What do you picture when I say the word “museum?” When you type “museum” into Google Images, this is what you see:
Yikes! Cold, hard pillars with lots of steps. Clearly, our collective public perception of museums isn’t all that fun. I certainly wouldn’t want to have summer camp in these places. Would you?
However, there is a movement going on throughout the country, led by a whole lot of very smart and very innovative people. This movement wants us to picture something like THIS when we hear the word “museum.”
This is a pic from the Santa Cruz Museum of Art & History and number 7 in our Countdown of 8 Coolest things about Go Girls! Camp. The museum’s leader, Nina Simon, is one of the very smart and very innovative people I am talking about. In addition to running the MAH, Nina’s work is focused on helping other museums re-define themselves – transforming from cold, quiet buildings where audiences simply look at art created by people they will never meet to warm, vibrant, social environments where audiences are encouraged to interact with the art, artists, ideas, each other, and even make art themselves. Her book, The Participatory Museum, is sweeping the museum field and making museum leaders from all over stand up, take notice, and ask, how they can more effectively “reconnect with the public and demonstrate their value and relevance in contemporary life?”
This is a pic from the Children’s Creativity Museum in San Francisco and number 6 in our Countdown. Talk about participatory! The CCM is more than just a fun place to take the kids on a Saturday afternoon. Their mission is “to nurture the 3C’s of 21st-century skills – Creativity, Collaboration and Communication – in all youth and families.” They go on…”We believe that the ability to think critically, collaborate broadly, communicate effectively and generate and prototype multiple solutions, is the core of a 21st-century education.” CCM, like MAH, values the creativity of its audiences…kids! And, with partnerships with some of the most innovative SF and Silicon Valley-based companies around, they are certainly the place where kids can go to learn the skills they need to make real and much-needed change in the world.
Can you see why we are so excited to be hosting sessions of Go Girls! Camp at these 2 museums?!? The programming that we will be able to do at these museums is so exciting to me personally, I can hardly stand it. As a teaching artist who will be working at these locations, I have been and continue to geek out over the types of projects we will be able to do and how we will incorporate our explorations into our final plays. I am inspired by the movement to make our cultural institutions more accessible and relevant to the broader community. I believe that participatory programming in museums can have a huge impact on our girls. All of our children, in fact. Museums can give girls:
- Access to beautiful physical spaces – Museums care about aesthetics in ways that other arts/community organizations don’t always have the capacity. We can’t underestimate this. We tend to thrive in beautiful spaces. We feel more valuable. We feel more inspired to create and connect.
- Access to more space in general – I understand that not all museums are as big as the ones above. However, so many programs for youth put kids in tight spaces, not enough room to collaborate and make stuff. Museums, even smaller ones like the MAH, have a variety of spaces which make programmatic flexibility more possible.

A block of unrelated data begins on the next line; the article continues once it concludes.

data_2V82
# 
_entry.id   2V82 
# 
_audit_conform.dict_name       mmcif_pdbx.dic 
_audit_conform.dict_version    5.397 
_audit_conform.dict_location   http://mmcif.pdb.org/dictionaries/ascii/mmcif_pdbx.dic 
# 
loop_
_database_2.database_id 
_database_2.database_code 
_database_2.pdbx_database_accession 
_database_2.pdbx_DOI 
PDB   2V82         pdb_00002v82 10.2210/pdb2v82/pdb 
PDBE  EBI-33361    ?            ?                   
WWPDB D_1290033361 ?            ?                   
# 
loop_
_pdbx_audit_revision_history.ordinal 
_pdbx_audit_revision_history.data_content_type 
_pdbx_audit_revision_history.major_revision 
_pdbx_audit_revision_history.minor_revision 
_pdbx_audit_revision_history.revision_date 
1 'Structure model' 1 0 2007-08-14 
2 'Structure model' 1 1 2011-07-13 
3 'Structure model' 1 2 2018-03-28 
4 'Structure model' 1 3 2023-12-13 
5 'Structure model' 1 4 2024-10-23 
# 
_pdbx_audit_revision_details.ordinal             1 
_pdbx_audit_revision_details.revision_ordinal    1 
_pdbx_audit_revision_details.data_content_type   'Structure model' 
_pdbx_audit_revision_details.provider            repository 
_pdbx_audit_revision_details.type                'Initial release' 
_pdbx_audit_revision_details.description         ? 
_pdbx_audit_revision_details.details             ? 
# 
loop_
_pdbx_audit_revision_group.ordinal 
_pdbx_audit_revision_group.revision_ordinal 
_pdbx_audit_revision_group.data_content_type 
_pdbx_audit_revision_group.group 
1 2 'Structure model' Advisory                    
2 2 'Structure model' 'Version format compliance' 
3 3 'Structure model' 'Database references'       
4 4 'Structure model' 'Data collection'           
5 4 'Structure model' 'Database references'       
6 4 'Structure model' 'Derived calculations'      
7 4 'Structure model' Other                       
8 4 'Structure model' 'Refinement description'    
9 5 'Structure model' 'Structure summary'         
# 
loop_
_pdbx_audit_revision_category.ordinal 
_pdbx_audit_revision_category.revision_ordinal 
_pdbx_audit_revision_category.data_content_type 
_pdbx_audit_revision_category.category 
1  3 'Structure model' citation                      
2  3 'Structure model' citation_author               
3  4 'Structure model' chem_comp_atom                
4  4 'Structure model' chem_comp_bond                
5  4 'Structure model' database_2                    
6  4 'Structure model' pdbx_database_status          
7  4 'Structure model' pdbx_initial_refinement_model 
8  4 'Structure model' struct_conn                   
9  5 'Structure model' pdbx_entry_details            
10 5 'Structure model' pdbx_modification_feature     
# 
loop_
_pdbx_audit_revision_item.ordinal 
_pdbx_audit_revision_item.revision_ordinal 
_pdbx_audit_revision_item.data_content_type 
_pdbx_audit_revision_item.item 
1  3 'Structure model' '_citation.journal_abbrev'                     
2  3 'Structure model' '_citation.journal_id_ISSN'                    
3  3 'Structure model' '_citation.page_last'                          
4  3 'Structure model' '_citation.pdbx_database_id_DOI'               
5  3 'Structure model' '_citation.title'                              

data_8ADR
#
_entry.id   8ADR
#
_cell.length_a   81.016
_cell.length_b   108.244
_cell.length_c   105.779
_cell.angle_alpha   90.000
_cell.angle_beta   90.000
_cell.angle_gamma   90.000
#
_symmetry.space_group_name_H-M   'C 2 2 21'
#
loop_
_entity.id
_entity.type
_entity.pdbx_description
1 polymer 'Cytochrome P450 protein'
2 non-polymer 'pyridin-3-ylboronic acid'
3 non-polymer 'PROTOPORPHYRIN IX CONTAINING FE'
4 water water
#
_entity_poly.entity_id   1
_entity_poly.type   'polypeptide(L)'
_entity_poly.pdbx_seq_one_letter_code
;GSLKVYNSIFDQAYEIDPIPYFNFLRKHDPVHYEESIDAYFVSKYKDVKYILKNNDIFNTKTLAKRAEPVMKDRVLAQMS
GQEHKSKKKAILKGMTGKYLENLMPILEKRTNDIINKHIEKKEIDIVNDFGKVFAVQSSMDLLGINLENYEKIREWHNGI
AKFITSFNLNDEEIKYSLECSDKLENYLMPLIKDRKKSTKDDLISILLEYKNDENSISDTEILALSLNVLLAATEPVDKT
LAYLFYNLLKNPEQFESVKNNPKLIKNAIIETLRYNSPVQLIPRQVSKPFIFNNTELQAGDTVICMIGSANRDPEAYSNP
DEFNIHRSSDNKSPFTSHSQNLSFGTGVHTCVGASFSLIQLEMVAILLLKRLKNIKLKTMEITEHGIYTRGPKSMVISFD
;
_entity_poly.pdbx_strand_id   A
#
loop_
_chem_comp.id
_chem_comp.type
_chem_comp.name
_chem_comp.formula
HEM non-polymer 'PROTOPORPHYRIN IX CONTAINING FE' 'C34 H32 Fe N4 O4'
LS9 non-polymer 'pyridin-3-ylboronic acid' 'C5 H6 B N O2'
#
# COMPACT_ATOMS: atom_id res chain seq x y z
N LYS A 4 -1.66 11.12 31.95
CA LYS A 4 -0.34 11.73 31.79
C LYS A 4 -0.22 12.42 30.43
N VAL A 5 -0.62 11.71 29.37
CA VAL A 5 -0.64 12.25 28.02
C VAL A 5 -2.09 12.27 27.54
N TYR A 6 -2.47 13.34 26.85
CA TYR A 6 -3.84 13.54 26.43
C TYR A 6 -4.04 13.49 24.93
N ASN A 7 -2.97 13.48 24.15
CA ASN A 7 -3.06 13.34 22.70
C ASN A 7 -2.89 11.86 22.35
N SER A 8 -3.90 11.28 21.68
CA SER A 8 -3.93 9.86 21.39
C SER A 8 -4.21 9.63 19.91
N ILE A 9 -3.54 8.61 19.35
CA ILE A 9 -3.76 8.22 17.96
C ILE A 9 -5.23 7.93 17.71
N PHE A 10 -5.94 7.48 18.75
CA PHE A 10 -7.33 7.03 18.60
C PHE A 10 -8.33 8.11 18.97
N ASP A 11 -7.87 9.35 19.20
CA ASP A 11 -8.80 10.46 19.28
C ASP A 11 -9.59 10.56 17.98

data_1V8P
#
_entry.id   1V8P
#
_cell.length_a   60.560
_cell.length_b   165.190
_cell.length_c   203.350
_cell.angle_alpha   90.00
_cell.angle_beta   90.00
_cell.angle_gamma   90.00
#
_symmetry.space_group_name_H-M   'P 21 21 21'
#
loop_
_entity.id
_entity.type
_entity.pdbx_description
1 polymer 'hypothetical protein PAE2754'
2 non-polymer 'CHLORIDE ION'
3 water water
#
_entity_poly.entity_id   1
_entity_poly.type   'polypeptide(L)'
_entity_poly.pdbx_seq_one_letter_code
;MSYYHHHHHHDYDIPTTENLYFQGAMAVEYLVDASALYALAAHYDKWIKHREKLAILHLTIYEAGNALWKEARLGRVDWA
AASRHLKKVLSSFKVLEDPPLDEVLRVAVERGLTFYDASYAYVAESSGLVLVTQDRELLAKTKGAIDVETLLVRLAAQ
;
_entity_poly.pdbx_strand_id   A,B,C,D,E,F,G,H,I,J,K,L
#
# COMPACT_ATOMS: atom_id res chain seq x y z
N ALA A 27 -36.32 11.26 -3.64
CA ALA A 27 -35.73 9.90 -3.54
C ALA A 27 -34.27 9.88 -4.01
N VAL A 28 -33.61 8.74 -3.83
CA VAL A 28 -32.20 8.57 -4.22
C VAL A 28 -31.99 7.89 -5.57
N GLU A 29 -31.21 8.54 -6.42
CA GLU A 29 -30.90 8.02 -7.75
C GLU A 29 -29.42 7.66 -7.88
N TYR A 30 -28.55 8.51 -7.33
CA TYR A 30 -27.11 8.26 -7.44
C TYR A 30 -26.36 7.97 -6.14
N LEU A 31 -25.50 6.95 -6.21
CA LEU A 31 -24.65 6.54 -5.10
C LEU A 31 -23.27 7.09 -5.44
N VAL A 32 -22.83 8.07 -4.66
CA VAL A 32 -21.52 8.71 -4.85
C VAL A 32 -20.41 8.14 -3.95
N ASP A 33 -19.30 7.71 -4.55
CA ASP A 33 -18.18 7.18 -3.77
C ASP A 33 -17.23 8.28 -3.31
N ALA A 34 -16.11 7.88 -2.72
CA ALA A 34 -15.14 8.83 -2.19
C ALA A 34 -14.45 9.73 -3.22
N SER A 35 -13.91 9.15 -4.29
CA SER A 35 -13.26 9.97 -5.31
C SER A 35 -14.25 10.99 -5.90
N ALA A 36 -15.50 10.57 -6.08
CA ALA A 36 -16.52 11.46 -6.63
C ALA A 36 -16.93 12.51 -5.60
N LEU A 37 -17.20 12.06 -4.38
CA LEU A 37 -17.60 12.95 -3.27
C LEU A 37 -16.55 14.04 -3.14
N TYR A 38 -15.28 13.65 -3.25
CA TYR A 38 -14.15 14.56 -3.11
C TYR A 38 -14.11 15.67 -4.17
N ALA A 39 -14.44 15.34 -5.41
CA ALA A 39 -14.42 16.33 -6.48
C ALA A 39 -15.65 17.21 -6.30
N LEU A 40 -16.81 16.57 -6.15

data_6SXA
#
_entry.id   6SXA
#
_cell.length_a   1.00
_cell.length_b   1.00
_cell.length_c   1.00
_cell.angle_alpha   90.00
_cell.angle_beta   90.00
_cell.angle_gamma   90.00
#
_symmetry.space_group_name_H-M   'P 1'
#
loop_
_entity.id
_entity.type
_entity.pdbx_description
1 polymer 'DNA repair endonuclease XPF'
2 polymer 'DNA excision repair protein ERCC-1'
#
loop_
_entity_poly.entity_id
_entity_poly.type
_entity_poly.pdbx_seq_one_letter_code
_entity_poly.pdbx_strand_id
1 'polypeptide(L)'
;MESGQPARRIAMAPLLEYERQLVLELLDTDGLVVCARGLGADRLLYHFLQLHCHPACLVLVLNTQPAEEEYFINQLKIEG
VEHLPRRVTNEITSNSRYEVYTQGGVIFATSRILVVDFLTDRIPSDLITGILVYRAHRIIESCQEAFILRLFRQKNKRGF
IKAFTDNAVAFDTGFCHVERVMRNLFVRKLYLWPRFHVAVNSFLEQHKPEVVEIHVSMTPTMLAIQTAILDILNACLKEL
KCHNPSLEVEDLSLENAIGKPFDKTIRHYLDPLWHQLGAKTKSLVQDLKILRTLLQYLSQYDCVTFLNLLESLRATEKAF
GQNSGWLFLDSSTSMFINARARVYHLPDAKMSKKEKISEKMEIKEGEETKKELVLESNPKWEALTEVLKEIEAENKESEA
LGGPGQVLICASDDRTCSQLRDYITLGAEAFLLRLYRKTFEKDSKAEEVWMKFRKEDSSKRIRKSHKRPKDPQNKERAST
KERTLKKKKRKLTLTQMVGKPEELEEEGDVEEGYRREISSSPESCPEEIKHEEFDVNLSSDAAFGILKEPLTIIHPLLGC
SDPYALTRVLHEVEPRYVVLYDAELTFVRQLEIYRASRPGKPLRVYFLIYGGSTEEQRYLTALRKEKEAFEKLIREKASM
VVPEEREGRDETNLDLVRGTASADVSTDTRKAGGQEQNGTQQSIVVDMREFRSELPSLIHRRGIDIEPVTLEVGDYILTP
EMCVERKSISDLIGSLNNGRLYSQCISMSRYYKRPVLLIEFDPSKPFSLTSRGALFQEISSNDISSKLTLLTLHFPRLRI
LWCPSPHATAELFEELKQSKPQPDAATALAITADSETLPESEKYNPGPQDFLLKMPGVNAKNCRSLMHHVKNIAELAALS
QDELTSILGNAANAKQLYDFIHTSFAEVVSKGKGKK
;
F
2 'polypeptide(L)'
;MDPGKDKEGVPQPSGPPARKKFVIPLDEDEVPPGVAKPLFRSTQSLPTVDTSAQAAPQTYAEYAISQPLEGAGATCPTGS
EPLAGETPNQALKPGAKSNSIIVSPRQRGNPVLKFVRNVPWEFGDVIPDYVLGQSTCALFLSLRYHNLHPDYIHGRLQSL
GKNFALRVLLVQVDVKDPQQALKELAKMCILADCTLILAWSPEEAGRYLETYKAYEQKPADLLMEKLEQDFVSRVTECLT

- Access to teaching artists/mentors from a variety of disciplines – Because of museums’ spaces and reputation, they attract prolific and accomplished artists and teaching artists worldwide from all of the art forms. Our girls need to meet and study with these artists. They need to see as many examples as possible of adult women (and men) who are breaking the mold and seeing the world in different ways.
- Access to big ideas – Museums are in the business of curating exhibits that allow audiences to interact with history, science, stories, and ideas in ways that you just can’t do in a book. Museums can make learning physical and interactive which is how kids learn best anyway
- Access to public exposure – Through high-quality arts programming, girls will be involved in safe spaces that allow them to get to know each other and themselves through the creative process. Having these programs take place in a museum takes this process one step further. It gives them a well-known and well-respected venue to showcase their work to their friends, family and the broader public. When this happens, they receive the message that their creations are important.
Enhancing our mission to ignite a compassion revolution by putting girls center stage, our Go Girls! will spend their days in physical environments that scream out to them, “Make something! Tell us what you think! Your stories and ideas are valuable! You are change we wish to see in the world!” Here are 2 projects that I plan to lead Go Girls! in this summer that I am particularly jazzed about:
- Define what it really means to Be a Girl through photographic self-portraits: In connection with the MAH’s Photo ID exhibit and our Look at Me theme, Go Girls! will explore the differences between how the media portrays girls and how girls actually want to portray themselves.
- Create short action films with Girls as the stars of the adventure: In connection to our Onceuponatime & Ever After Theme, Go Girls! get to embark on their heroine’s journey using a variety of artistic media. Since the CCM has a green screen, we can play around with video and there will will be no limits to where we can travel on our adventures.
There are just 6 weeks until Go Girls! Camp 2013 starts. Countdown is a series of posts highlighting the 8 coolest parts of Go Girls! Camp. Number 8 was our Teen Staff. Stay Tuned for next week when we highlight Number 5…Kidpower! You can register for Go Girls! Camp by visiting gogirlscamp.com.